• The model and structure the system uses to create and update the knowledge base is contained within a web ontology language (OWL) file present on the application server 101. OWL is a family of knowledge representation languages for authoring ontologies which are a formal representation of the knowledge by a set of concepts within a domain and the relationships between those concepts. Ontologies are used to represent the properties of a domain, and may be used to describe the domain. The ontology provides the direct and indirect dependency information that the (SPARQL) query engine 622 requires in order to infer the impact a change in “state” will have on the rest of a service group or BASG.
  • In an enterprise network, a business application will typically include a primary application with one or more executables that execute on one or more nodes of the network. These nodes may have direct and indirect dependencies on other nodes of the network. The business application may be described by a network ontology. When an alert state occurs for the business application, the components of the business application ontology may be analyzed to determine what adjustments are required to achieve a steady state based on assigned thresholds. The root cause may be a direct or indirect root cause, which may then be reported to the system administrator.
  • According to an example embodiment, a visualization of a current network state and/or communication activity may be provided to an administrator. The system administrator may be provided with a visual rendering (e.g., on a computer monitor) of the knowledge base. The visualization may be filtered to any selected entity of interest. For example, referring again to FIG. 1, the system administrator or other user may use a web browser 102 to request rendering of data via web application 111 from controllers 627.
  • Controllers 627 may pass along any filtering information such as a specific Host ID. Next, business logic EJB 624 may be called by the controllers. Business logic EJB 624 may query RDF API knowledge base 620 for requested data. The requested data may be returned through controllers 627 to the web browser. The requested data may then be converted into a directed graph chart by a rendering engine.
  • Example embodiments of the present invention may provide the ability to automatically determine allocation adjustments that may be required for virtual machine performance, and monitoring the service tier thresholds assigned to a specified virtual machine. Thresholds are directly related to a node “state”. The state may be defined as an indicator to the system and the user of a business application service, such as, whether, the business application service meets a specified threshold requirement. The process to determine the state of an individual element may be based on a threshold that has been defined, for example, by the system administrator. The threshold may include a metric that either exceeds or underperforms in a specific area of interest of the system administrator. An example would be a server in a network that is exceeding a specified CPU utilization percentage.
  • Example embodiments of the present invention may provide automatically detecting when a virtual machine's baseline of performance requires an allocation change from the virtual machine's host. Determining the percentage of increase or decrease in CPU usage, memory usage, storage usage, and network usage may be required in order to maintain a baseline operating in a normal range.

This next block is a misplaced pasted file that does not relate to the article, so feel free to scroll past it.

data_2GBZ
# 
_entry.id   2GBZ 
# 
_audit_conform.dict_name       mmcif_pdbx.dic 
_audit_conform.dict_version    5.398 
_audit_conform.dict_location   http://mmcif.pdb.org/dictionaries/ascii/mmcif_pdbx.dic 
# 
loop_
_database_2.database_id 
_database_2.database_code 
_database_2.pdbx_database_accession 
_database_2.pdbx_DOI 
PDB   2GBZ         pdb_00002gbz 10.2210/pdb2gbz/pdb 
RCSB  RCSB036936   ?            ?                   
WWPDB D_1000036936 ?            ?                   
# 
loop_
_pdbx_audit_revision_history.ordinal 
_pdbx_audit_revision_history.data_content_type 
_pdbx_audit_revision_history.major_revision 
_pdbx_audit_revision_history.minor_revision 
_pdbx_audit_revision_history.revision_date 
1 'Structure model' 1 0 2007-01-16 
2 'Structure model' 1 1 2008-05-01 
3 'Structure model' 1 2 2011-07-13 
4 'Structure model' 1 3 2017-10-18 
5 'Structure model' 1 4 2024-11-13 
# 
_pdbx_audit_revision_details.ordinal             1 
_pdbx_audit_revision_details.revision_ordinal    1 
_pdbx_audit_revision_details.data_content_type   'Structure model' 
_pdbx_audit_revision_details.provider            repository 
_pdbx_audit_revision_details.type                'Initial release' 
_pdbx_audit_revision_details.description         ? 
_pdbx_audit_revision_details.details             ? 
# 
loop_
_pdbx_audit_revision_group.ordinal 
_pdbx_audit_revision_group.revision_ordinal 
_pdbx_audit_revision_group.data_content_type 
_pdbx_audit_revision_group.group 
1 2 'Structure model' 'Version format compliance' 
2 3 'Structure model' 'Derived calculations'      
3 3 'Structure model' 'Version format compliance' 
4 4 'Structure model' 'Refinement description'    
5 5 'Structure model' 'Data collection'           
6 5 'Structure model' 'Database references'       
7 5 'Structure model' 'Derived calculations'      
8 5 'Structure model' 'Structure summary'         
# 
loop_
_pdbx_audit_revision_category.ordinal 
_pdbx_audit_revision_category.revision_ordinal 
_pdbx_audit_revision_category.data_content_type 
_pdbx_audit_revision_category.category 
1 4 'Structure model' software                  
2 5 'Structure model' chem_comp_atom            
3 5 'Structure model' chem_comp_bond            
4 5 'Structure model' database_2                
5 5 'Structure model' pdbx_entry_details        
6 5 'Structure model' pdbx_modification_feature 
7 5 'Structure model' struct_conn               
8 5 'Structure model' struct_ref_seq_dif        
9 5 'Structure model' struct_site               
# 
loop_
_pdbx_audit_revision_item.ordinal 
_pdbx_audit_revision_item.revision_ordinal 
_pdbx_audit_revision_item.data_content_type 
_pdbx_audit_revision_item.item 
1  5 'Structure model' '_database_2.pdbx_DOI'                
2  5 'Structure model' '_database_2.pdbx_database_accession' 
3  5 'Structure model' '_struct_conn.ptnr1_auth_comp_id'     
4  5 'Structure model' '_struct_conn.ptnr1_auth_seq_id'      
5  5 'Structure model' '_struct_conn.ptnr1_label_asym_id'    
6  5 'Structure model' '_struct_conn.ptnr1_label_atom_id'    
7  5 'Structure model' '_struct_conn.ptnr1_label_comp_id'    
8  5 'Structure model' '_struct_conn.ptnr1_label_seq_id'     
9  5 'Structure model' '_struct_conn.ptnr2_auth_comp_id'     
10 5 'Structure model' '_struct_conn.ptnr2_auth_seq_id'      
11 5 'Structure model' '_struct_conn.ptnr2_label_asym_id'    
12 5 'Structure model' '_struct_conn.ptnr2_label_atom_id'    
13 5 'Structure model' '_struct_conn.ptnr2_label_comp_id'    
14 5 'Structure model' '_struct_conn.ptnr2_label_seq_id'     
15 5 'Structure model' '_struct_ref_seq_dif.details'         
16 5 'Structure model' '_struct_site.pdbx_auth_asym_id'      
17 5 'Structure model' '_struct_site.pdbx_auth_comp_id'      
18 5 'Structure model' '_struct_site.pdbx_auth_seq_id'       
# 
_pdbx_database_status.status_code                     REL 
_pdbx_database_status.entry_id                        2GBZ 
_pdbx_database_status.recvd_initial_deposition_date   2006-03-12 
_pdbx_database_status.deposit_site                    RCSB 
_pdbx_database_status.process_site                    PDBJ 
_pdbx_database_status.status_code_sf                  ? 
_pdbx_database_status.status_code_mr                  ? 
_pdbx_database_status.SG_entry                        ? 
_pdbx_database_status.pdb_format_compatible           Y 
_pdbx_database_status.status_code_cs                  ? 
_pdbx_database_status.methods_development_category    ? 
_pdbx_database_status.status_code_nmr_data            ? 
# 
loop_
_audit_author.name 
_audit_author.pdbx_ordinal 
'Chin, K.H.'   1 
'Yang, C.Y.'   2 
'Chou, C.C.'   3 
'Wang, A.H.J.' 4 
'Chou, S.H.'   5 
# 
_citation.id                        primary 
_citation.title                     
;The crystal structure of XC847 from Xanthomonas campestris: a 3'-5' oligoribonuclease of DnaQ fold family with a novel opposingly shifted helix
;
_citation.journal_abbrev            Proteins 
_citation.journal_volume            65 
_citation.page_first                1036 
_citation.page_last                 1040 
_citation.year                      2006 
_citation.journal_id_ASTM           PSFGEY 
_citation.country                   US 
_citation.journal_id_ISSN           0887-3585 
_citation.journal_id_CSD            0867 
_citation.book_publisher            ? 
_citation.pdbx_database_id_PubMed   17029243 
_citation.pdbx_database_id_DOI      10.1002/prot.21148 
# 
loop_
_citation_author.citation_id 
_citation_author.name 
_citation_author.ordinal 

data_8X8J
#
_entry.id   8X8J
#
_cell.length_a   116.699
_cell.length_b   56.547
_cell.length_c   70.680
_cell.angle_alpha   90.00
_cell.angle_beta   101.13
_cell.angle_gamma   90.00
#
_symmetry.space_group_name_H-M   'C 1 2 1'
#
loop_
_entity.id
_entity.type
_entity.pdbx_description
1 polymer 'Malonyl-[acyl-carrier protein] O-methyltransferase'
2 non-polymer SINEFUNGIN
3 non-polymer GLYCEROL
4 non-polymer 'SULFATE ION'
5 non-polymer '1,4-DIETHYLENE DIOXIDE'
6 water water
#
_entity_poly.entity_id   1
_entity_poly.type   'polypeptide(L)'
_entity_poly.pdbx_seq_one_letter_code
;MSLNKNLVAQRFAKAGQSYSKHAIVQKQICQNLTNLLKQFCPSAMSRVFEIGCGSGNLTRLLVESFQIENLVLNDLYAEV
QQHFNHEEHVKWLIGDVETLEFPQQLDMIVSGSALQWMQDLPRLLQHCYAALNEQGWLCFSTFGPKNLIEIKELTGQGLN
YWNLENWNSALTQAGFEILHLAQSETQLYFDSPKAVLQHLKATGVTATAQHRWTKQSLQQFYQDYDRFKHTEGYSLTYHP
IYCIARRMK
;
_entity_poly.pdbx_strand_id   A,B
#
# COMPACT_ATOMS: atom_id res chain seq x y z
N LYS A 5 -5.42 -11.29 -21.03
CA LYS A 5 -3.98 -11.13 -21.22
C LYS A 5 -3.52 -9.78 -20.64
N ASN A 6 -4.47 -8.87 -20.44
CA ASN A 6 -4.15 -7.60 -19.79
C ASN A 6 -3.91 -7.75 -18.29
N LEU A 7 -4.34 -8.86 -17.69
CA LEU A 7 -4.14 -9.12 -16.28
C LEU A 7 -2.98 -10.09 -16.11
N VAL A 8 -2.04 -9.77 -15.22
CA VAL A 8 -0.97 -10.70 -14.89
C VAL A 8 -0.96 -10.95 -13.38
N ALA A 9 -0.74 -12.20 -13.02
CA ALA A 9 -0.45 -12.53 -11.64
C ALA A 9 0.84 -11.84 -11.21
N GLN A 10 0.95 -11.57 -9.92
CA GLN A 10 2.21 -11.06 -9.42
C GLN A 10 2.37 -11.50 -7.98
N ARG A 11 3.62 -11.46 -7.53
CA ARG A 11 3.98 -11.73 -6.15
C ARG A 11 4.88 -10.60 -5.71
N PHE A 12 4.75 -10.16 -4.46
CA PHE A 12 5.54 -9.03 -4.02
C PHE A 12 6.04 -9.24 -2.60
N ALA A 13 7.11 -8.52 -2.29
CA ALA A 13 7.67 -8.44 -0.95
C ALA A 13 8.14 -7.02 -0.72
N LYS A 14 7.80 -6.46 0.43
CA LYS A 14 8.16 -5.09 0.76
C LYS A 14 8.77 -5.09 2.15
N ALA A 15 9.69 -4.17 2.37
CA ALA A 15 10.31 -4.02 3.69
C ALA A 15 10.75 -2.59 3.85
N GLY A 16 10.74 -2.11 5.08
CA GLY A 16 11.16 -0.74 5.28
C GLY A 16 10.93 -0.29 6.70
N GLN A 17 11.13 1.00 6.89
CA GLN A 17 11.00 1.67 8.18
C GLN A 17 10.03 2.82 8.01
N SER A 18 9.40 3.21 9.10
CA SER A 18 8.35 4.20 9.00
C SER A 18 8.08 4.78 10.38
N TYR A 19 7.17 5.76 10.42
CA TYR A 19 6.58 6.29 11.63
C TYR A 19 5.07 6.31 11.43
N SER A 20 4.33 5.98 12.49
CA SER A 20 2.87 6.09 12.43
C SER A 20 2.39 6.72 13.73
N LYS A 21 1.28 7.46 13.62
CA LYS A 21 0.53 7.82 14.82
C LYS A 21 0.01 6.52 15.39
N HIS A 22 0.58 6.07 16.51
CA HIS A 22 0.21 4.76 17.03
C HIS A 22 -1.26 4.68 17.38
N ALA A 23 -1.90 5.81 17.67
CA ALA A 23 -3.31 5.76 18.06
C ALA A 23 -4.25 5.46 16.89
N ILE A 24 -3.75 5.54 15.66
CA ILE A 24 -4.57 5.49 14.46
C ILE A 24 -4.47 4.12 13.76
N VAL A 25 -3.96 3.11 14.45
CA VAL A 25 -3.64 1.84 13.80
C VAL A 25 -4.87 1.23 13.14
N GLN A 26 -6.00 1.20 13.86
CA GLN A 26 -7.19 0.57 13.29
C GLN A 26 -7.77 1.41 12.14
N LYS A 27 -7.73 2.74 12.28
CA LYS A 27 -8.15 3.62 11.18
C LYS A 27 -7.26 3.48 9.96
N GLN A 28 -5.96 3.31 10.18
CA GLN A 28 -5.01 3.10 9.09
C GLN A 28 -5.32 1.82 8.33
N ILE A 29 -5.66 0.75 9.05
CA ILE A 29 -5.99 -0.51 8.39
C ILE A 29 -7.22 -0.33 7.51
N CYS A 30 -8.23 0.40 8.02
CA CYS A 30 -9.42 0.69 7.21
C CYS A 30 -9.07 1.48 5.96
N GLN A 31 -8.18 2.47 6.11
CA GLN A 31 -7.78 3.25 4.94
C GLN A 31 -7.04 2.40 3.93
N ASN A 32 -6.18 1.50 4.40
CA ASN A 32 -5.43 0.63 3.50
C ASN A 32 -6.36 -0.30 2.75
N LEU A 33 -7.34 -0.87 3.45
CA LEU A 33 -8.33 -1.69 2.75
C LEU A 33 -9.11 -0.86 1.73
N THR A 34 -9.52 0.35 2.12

• The system 100 may monitor for a steady state of a virtual machine by tracking service tier thresholds identified as normal. The system will provide the virtual machine's host with the changes in performance allocations needed to operate within a normal range to continue or achieve a normal range. The adjustment is expressed in terms of a percentage increase or decrease from the present allocation of resources assigned to it by its physical host.
  • The following terminology is used only to distinguish one element from another element. Thus, for example, a first user terminal could be termed a second user terminal, and similarly, a second user terminal may be termed a first user terminal without departing from the teachings of the present invention. As used herein, the term “and/or” includes any and all combinations of one or more of the associated listed items. The symbol “/” may also be used as a shorthand notation for “and/or”.
  • Networks including computer entities, physical and/or virtual machines operating on network nodes, etc., may be advantageously described via an ontology that describes the operational usage and current state of the entities rather than being based on a fixed IT infrastructure architecture. The ontological description may be automatically and dynamically updated based on data acquired from data collection agents deployed to the nodes of the network. The data collection agents observe communicative relationships based on connections between nodes in operational use, while annotating a class state. Using the ontological description, a network analyst or system operator may be provided with an improved ability to analyze network traffic.
  • Data relating to actual connections may be acquired automatically in near real-time. For example, an actual connection may be monitored in an interrupt-driven way while collecting information regarding an application that made the connection. Moreover a “volume for the connections” may be derived. A software-based data collection agent may be received by a computing device at a node within a communications network. The agent may be distributed to one or more nodes from a central node via the network.